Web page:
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The Arabic Learners' Society

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    (Original post by Socrates)
    ba khayr, alhamdollillah

    ana adrus al arabiya al quraniya (I think that's right!)

    wa anta?
    ana tabaana!

    adrus el arabee "modern standard" wa el arabee iraqee wa jordanee we misree.

    its funny because you're writing with all the cases like they do in the koran, we learnt them but we've been told not to use them
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    (Original post by Anatheme)
    Al-Kitaab is nasty. I don't hate Arabic, really, I want to learn it, but it's frustrates me like nothing before.
    :hugs:
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    (Original post by lavalse)
    ana tabaana!

    adrus el arabee "modern standard" wa el arabee iraqee wa jordanee we misree.

    its funny because you're writing with all the cases like they do in the koran, we learnt them but we've been told not to use them
    I'm learning Arabic to read the classical texts, hence the old fashioned cases :p:
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    What text books do people recommend aside from Al-Kitaab?
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    http://www.amazon.co.uk/Arabic-Cours...6876254&sr=8-1

    This is in three volumes, and my teacher uses it. Its amazing. Works at a decent pace, and its not very long either.
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    Quality thread, if you guys need any help let me know, though don't ask me about tenses and what not. I learnt my Arabic here in the UK so I'm not amazing by any means.
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    Anatheme - do you go for any of the PASS classes? I know when I went to them last year, they were a bit rubbish. But I think a couple of them from my year who are leading seem to know their stuff. Give it a try?!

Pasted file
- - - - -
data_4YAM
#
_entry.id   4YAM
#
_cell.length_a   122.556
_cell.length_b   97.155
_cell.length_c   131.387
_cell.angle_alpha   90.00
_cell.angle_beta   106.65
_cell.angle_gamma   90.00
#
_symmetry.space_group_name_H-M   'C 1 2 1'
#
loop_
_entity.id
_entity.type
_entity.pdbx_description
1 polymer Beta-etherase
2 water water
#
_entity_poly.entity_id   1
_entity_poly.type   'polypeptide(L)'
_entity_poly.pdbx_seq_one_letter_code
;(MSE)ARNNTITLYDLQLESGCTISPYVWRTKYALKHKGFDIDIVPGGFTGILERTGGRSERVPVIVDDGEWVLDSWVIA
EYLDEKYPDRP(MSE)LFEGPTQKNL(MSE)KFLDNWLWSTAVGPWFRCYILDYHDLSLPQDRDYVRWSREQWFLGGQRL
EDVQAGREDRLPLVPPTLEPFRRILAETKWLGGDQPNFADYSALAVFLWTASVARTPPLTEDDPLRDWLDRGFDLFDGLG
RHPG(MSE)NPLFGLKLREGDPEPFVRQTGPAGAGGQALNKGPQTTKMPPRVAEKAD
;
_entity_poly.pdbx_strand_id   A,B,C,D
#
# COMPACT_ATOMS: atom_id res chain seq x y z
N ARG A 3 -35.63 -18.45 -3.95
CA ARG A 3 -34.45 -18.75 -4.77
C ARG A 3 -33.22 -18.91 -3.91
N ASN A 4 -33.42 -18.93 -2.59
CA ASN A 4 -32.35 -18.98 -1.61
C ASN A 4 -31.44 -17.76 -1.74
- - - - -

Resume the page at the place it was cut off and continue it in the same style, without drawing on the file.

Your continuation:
Having 4th year students teach us this year is way better! I was meant to be a PASS leader but got back too late for training.. Bit glad for it TBH, won't want anyone cussing me for not knowing how to teach..

    And I made a few mitakes in my tranlisteration, so no worries if you ddin't get it! And, how you describe your situation reminds me a lot of one of my friends.. Al Kitaab doesn't make anything easier
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    (Original post by tRG)
    Anatheme - do you go for any of the PASS classes? I know when I went to them last year, they were a bit rubbish. But I think a couple of them from my year who are leading seem to know their stuff. Give it a try?!

    Having 4th year students teach us this year is way better! I was meant to be a PASS leader but got back too late for training.. Bit glad for it TBH, won't want anyone cussing me for not knowing how to teach..